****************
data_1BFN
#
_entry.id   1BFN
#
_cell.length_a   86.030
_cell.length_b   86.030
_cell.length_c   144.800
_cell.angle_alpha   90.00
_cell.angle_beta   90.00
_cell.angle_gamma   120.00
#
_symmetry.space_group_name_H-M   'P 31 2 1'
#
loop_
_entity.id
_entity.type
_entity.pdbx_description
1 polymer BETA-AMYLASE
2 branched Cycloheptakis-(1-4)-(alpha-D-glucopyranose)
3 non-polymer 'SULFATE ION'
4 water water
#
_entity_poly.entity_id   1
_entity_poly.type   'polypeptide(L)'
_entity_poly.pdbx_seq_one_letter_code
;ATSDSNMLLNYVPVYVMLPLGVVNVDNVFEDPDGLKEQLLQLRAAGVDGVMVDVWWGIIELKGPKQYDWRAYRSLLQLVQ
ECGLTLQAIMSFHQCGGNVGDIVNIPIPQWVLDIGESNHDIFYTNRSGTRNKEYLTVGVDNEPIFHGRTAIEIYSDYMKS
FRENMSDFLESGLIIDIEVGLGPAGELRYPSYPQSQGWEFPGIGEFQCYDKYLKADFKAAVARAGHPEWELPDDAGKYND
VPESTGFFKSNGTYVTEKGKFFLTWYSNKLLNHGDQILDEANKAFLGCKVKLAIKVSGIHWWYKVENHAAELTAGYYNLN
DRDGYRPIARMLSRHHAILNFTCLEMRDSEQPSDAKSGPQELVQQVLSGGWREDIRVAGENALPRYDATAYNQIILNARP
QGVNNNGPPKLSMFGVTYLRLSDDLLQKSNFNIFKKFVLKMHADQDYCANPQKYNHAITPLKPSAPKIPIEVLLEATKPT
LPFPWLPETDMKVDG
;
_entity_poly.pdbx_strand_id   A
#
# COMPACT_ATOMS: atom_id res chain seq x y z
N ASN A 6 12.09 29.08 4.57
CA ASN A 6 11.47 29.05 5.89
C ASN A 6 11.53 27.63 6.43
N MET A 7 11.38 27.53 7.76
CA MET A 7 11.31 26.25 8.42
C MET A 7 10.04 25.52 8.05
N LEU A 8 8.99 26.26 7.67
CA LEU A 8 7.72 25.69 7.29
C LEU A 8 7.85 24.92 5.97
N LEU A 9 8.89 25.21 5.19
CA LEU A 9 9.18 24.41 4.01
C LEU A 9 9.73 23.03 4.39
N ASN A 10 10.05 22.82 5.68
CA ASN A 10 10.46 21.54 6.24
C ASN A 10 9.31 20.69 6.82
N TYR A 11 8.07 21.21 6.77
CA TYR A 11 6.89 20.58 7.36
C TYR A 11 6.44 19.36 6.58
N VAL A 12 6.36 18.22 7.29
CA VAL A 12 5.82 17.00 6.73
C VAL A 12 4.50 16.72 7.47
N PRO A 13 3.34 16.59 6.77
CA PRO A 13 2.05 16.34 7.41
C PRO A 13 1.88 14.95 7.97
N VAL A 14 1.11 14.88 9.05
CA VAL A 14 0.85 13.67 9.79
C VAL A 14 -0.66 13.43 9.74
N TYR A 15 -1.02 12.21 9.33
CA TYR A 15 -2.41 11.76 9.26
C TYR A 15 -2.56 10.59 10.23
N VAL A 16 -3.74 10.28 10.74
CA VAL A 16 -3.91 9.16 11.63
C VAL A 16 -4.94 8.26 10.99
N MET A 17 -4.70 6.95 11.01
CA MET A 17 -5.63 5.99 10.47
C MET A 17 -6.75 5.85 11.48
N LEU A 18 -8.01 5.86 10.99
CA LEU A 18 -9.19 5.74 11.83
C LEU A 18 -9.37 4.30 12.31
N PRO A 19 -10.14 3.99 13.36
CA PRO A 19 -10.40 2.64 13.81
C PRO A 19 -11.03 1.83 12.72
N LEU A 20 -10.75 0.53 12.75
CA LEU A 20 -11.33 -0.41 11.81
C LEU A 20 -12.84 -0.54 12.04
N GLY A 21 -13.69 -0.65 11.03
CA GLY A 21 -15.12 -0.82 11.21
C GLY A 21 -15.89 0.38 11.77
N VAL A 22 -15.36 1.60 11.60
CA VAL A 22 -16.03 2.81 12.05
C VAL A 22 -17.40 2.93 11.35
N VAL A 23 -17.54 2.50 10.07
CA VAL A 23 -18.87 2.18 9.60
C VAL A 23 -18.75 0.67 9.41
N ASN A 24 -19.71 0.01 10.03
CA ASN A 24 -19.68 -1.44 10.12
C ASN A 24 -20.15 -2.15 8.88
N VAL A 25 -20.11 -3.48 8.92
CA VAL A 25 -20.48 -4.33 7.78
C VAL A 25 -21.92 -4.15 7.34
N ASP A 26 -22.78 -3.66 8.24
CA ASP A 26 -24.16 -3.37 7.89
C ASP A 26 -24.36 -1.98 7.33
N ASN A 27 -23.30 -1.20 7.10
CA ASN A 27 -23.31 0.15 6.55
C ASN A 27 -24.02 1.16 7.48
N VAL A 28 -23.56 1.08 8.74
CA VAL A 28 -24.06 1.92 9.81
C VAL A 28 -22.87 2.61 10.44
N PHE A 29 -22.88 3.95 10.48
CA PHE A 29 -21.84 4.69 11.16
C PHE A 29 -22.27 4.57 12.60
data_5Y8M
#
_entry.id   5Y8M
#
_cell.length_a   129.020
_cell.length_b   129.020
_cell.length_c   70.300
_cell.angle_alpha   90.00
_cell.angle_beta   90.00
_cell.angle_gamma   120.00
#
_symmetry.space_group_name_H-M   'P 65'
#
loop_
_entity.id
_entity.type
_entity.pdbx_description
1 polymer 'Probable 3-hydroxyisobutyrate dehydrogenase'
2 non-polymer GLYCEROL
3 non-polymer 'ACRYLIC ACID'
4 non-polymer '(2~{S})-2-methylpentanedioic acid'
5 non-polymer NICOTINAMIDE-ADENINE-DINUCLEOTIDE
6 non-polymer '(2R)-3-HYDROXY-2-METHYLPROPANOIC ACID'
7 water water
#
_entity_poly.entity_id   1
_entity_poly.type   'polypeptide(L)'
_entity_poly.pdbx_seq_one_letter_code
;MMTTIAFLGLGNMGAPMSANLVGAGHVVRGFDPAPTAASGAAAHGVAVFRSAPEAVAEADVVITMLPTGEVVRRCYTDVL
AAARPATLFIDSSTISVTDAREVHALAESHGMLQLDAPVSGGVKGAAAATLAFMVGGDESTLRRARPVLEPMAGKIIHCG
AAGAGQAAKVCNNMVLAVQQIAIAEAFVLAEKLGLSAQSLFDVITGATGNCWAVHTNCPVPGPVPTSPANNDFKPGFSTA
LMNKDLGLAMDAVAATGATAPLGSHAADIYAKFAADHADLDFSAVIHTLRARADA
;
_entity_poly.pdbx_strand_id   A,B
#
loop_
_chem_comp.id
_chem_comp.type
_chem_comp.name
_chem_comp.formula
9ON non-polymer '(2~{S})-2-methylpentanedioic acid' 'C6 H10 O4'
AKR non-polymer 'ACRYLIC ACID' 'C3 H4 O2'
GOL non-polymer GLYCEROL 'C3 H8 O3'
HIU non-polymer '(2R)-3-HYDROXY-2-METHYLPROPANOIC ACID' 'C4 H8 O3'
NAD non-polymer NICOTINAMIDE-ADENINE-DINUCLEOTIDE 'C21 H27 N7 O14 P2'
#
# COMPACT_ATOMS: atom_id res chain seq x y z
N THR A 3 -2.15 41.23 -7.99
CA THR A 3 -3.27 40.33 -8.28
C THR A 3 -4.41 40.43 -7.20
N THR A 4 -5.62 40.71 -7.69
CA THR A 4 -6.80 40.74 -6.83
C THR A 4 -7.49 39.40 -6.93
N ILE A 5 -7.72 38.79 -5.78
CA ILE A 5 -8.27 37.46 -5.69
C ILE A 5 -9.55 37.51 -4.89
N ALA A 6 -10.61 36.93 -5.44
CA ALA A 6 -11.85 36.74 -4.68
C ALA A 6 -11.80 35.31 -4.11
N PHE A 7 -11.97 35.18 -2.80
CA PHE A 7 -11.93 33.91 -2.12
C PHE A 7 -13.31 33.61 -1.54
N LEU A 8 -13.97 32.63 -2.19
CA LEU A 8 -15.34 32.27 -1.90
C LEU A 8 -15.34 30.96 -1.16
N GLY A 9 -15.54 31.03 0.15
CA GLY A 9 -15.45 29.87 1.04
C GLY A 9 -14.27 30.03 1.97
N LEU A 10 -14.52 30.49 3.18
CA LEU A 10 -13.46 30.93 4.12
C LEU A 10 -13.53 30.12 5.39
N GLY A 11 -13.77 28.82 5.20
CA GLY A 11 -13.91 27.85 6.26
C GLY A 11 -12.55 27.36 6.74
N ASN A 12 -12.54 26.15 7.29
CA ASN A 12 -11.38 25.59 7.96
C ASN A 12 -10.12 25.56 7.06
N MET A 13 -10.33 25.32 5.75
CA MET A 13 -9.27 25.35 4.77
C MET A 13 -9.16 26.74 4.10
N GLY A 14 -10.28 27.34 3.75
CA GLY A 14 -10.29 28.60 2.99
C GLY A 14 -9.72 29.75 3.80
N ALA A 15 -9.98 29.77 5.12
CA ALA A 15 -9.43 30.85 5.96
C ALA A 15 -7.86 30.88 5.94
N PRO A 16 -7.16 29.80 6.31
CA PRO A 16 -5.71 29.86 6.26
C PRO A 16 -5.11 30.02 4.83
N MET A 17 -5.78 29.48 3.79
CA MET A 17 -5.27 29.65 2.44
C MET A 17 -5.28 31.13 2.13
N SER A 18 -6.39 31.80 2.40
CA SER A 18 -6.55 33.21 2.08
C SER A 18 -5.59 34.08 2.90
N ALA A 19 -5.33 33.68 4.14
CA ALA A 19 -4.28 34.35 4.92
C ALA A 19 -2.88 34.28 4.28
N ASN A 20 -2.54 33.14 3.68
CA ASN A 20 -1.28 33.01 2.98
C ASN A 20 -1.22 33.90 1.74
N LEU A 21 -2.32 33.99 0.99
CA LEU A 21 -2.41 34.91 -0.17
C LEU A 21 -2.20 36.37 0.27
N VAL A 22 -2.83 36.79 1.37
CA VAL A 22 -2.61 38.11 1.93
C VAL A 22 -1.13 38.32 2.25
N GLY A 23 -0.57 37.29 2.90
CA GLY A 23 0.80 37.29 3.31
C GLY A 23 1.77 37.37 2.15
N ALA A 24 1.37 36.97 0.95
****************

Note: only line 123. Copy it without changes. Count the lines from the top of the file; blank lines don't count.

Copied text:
_entity.id